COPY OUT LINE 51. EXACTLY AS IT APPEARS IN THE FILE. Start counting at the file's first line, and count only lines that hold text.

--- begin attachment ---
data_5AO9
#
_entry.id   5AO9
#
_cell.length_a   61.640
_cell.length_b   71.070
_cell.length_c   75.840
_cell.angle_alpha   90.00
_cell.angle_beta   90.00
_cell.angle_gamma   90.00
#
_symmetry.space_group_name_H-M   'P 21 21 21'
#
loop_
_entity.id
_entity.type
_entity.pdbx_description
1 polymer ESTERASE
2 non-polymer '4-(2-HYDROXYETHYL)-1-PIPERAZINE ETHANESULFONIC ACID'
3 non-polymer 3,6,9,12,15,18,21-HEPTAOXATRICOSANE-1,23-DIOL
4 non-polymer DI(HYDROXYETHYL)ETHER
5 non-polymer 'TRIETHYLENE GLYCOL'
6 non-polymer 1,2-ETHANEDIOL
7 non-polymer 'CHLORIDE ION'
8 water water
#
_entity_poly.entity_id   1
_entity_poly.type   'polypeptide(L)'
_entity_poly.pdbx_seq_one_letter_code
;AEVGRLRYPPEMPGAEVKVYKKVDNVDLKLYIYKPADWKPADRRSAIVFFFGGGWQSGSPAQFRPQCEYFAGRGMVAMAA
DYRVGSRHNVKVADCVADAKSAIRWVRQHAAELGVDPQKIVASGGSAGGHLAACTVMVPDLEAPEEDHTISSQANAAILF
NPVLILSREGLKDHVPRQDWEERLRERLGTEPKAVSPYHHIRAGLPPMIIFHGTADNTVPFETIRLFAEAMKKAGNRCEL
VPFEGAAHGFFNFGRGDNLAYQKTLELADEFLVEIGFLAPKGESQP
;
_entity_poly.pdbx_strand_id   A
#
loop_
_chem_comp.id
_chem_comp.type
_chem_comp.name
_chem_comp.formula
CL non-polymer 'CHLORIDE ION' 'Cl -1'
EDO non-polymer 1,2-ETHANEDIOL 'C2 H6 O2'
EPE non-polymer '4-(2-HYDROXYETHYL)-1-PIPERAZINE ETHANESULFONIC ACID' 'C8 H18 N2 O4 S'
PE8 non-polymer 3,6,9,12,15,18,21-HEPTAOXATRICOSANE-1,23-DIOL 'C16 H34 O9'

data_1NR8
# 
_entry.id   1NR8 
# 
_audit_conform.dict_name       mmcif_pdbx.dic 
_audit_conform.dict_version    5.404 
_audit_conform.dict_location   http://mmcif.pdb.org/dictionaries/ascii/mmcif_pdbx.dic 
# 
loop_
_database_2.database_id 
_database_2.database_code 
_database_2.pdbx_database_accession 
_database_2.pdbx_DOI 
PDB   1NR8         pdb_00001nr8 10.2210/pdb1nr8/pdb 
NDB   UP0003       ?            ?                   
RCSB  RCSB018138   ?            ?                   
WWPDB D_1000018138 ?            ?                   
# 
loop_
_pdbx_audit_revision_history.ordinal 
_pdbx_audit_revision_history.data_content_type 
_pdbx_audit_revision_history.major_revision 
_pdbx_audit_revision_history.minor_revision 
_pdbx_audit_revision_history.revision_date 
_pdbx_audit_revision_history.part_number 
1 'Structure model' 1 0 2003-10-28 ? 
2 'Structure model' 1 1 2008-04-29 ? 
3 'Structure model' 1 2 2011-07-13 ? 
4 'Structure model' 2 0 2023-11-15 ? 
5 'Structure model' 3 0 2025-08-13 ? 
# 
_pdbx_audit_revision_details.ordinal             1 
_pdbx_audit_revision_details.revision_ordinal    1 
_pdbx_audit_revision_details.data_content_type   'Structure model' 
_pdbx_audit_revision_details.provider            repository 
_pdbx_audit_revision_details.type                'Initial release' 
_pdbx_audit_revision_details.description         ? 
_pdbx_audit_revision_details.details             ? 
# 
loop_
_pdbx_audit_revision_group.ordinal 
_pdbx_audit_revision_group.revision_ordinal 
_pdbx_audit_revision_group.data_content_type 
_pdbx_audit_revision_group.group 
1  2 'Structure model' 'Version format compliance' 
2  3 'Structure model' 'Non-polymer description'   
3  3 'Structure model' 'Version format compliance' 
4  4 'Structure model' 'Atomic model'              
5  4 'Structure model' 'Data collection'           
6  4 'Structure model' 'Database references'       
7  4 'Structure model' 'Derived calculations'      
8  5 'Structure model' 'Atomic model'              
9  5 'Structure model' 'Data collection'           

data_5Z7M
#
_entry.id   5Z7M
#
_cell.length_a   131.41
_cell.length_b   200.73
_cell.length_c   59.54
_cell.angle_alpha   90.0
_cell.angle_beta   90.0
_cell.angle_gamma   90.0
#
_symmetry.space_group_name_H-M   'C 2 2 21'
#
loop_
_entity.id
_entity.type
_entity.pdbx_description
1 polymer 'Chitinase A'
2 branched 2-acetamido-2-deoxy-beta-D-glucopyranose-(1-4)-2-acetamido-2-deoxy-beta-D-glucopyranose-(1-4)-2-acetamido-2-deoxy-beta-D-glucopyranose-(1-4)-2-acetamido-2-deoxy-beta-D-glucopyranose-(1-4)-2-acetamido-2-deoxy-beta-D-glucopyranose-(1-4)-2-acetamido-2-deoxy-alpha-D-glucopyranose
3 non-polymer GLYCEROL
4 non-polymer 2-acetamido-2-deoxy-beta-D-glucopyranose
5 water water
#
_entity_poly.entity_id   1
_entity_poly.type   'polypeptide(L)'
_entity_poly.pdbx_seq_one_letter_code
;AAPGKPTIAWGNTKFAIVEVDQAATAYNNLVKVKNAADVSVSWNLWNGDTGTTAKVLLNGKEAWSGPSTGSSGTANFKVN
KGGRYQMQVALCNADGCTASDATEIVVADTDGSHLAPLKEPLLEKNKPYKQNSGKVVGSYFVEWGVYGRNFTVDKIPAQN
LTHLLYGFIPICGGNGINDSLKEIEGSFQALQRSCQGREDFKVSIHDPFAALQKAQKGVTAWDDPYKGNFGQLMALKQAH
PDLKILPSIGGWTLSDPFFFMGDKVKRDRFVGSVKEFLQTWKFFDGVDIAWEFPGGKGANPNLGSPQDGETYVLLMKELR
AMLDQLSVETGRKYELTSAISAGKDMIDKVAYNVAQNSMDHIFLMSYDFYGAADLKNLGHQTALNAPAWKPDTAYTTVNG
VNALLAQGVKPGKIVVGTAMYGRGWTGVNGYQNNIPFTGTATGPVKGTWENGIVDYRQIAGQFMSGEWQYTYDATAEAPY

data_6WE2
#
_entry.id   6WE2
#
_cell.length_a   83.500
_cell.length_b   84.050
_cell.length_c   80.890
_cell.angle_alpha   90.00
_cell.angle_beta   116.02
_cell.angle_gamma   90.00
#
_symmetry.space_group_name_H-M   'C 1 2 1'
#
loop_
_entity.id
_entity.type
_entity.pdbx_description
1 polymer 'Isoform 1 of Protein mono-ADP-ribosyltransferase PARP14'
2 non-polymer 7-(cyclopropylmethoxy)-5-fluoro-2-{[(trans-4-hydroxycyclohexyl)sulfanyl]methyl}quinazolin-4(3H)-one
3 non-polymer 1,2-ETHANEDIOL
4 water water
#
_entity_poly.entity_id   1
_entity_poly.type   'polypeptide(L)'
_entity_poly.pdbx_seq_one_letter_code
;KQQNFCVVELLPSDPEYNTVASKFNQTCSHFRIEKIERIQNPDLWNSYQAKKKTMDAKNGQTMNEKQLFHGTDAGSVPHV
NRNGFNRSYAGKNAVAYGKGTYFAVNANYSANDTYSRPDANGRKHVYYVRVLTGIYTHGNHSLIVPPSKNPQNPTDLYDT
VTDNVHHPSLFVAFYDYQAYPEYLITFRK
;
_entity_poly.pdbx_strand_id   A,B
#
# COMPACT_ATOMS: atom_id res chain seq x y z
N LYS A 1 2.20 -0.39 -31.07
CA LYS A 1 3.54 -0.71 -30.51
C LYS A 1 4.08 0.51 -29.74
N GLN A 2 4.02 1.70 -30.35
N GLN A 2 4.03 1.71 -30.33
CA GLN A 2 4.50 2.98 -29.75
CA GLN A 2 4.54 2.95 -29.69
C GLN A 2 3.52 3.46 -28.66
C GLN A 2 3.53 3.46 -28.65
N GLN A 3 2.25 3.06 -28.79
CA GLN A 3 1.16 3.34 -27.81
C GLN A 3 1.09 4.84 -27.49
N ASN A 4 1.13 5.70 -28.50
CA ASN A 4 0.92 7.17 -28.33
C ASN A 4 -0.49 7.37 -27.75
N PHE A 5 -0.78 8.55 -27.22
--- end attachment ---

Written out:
_audit_conform.dict_version    5.404 